creditcards Major US bank ATMs getting hit by new malware

When we talk about malware most people think of our computers, and now smartphones, getting infected and letting some cyber-criminal either steal our information or use our computers as part of a larger botnet to cause havoc on the web. The thing is that your smartphones and computers are the only way this is being done, as some major US banks are finding out.

It's called Dump Memory Grabber, and it is the newest headache facing US banks and point-of-sale (POS) systems around the country.  Moreover, security researchers at Group-IB in Russia believe that the author of the malware has links to a Russian cyber-crime group.

The malware is designed to scan the memory of point-of-sale systems and ATMs to look for credit card data. Researchers believe that the malware has already been used to grab data from credit and debit cards from the major US banks which include: Chase, Capital One, Citibank, and the Union Bank of California.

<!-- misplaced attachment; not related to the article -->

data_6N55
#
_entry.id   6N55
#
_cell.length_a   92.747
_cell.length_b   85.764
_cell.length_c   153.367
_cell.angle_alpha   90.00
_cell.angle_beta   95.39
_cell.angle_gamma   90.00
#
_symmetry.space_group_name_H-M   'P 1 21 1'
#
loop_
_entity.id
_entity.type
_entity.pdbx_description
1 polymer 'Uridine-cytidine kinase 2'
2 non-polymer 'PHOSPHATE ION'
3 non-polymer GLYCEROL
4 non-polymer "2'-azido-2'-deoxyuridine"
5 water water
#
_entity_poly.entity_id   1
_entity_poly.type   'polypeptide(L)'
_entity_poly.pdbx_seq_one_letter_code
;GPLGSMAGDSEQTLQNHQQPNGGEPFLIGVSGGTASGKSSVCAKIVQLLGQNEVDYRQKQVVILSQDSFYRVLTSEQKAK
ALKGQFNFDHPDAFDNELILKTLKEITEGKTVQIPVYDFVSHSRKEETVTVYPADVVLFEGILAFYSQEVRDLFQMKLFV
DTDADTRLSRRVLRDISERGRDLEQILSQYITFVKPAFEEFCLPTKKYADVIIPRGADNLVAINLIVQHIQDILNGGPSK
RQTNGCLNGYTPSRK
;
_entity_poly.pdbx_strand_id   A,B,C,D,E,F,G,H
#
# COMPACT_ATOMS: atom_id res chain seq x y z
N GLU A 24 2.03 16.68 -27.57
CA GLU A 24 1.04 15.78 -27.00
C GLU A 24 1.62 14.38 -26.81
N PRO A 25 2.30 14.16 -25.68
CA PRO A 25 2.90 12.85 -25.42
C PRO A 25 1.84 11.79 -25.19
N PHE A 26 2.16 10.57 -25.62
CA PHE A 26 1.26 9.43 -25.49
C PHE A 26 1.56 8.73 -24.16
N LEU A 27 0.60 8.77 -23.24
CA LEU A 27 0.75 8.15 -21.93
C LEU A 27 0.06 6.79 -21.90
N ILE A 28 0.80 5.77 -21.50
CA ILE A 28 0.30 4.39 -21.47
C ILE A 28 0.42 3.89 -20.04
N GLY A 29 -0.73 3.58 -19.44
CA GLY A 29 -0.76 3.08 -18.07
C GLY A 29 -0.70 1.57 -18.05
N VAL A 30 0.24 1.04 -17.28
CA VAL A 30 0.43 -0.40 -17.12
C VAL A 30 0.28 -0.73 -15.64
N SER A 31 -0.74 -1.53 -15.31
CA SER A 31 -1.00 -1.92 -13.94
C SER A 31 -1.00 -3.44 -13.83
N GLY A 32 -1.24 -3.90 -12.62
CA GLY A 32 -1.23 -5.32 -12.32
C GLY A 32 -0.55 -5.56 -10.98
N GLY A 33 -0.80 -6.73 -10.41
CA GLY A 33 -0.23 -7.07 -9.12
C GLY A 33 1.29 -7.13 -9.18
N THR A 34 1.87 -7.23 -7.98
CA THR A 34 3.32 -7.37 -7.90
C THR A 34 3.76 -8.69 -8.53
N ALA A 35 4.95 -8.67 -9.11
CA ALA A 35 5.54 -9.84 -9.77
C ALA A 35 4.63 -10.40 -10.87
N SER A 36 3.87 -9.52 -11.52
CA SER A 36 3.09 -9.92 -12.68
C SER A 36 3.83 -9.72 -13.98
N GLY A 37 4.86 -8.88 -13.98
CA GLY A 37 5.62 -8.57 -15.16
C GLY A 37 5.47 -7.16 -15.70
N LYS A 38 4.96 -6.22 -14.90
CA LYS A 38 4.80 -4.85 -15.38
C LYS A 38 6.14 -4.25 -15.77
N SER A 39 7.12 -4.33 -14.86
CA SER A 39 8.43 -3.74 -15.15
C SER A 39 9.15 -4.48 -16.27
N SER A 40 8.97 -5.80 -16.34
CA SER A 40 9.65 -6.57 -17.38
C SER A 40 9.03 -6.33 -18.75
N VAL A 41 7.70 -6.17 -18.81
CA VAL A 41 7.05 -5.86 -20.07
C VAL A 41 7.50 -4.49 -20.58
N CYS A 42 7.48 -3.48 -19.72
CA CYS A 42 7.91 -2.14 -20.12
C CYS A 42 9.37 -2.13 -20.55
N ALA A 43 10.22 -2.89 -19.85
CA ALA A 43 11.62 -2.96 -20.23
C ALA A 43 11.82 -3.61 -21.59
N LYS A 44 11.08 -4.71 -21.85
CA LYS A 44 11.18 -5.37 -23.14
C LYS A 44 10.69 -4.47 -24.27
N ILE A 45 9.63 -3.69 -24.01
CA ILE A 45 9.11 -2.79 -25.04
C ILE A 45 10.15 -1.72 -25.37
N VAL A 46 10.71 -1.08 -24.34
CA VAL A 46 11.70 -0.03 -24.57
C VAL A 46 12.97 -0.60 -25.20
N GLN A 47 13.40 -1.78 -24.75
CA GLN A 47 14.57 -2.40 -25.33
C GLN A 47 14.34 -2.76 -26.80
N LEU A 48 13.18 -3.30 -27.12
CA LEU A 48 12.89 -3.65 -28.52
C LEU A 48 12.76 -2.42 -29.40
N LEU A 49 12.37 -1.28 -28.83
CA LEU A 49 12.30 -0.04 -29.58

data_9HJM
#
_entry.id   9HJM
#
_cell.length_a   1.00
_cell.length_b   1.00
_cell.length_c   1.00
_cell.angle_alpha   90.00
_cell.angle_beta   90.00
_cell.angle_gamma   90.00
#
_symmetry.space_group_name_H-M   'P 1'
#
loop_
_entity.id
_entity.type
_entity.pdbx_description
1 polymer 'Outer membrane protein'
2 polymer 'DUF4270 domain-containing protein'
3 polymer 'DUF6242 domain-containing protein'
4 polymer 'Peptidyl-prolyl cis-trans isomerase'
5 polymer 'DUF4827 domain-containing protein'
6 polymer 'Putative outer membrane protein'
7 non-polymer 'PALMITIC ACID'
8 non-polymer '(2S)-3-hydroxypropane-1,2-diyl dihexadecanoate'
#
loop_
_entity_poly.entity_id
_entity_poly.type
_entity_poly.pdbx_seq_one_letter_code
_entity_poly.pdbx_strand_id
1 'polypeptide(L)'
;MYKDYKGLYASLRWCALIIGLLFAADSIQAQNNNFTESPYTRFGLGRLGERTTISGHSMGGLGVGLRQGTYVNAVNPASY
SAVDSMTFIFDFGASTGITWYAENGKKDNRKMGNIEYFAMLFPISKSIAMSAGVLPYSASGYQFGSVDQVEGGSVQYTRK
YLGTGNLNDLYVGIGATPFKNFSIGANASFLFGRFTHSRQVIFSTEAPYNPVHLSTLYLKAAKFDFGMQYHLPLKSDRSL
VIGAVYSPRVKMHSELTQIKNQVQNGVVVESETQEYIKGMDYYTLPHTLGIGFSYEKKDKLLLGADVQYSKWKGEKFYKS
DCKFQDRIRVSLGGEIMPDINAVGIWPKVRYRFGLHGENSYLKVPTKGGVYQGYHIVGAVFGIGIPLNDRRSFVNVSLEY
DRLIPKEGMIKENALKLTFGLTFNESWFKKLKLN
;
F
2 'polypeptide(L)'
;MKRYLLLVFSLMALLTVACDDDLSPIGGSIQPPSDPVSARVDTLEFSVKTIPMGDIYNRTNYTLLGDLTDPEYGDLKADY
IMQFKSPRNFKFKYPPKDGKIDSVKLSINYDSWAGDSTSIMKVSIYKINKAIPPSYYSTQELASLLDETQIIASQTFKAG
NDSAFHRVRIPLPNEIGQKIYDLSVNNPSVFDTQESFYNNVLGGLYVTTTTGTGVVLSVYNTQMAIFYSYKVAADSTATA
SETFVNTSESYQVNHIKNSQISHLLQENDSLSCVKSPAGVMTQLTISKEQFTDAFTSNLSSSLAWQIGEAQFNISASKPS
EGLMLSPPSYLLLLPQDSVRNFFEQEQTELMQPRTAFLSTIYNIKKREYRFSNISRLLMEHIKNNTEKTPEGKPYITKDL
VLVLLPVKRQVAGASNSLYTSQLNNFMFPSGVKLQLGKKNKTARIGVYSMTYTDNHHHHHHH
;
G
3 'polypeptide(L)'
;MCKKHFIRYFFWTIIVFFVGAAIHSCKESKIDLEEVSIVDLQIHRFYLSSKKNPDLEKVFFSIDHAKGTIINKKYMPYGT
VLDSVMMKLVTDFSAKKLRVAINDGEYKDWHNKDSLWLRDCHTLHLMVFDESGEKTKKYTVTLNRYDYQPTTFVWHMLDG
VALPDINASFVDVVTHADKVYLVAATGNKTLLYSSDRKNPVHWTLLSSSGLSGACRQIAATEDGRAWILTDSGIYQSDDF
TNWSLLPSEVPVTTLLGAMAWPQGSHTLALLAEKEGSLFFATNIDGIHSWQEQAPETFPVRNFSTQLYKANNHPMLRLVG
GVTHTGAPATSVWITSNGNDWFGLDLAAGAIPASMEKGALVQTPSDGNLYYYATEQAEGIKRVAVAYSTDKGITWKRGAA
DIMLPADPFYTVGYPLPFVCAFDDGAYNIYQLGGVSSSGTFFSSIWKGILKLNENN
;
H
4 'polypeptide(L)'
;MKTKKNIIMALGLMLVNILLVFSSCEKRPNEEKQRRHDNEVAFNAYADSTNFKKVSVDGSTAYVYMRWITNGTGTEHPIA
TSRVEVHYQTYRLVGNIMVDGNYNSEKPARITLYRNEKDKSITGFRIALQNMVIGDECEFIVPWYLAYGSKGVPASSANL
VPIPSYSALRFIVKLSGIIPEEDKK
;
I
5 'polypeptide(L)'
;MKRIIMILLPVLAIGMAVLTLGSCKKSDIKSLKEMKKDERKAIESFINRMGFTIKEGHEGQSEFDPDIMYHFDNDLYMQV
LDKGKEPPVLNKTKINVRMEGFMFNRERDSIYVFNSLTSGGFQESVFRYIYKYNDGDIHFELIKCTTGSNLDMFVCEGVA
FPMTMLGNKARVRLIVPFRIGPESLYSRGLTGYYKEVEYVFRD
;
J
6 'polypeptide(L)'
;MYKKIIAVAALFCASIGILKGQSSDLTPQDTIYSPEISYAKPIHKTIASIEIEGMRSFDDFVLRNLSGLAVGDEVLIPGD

In addition, SecurityWeek managed to get a chance to view of a video that is allegedly of the Dump Memory Grabber in action, and they say that it looked like some Nordstrom-branded credit cards may also have been compromised.

The malware collects Track 1 and Track 2 data from the card swipes and then transfers the resulting logfile to some remote server. These two tracks refers to the data encoded into the magnetic stripe on the card, which includes things like the primary account number, first and last name, and expiration date which is then used to create cloned physical cards.

Dump Memory Grabber Major US bank ATMs getting hit by new malware

Group-IB said that most of the POS/ATM attacks that they analyzed relied on the malware making its way into the system via "insiders", and only a few POS systems that were running either Windows XP or Windows Embedded were infected remotely though Remote Desktop or VNC software.

Group-IB has shared all its findings regarding this malware with VISA and affected banks as well as the US enforcement agencies.

via SecurityWeek